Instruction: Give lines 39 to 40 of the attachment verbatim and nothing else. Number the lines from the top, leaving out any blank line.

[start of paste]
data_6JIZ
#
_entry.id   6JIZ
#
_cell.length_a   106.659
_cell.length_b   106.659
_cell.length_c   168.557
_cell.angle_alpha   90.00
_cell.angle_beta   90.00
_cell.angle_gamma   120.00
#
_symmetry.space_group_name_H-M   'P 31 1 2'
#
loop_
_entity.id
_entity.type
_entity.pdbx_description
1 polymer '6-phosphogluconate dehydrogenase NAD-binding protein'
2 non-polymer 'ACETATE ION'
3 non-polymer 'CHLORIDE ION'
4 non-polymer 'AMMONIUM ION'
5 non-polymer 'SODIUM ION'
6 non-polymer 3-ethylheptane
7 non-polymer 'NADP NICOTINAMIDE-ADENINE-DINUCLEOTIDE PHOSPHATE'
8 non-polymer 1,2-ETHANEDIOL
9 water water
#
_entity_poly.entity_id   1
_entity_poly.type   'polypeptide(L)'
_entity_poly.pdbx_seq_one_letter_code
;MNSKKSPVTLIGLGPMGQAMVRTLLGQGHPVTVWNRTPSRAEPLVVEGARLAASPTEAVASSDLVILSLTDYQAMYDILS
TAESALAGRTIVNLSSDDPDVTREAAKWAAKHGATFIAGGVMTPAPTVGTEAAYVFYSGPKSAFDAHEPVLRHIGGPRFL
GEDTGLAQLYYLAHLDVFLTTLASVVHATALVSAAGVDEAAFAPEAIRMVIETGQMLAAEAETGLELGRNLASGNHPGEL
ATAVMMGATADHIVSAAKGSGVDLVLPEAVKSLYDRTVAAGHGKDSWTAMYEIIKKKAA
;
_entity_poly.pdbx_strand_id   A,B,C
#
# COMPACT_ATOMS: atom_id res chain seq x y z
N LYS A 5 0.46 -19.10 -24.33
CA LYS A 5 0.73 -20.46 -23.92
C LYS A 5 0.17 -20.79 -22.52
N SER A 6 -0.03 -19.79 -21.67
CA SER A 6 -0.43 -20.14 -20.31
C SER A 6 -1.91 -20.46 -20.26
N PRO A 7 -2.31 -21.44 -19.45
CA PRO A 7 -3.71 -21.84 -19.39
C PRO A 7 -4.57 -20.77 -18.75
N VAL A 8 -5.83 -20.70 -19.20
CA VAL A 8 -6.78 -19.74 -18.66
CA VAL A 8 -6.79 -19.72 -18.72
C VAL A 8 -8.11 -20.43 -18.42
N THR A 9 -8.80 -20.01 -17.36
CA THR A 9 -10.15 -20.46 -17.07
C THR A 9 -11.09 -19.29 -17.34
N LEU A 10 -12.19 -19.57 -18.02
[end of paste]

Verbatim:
N LYS A 5 0.46 -19.10 -24.33
CA LYS A 5 0.73 -20.46 -23.92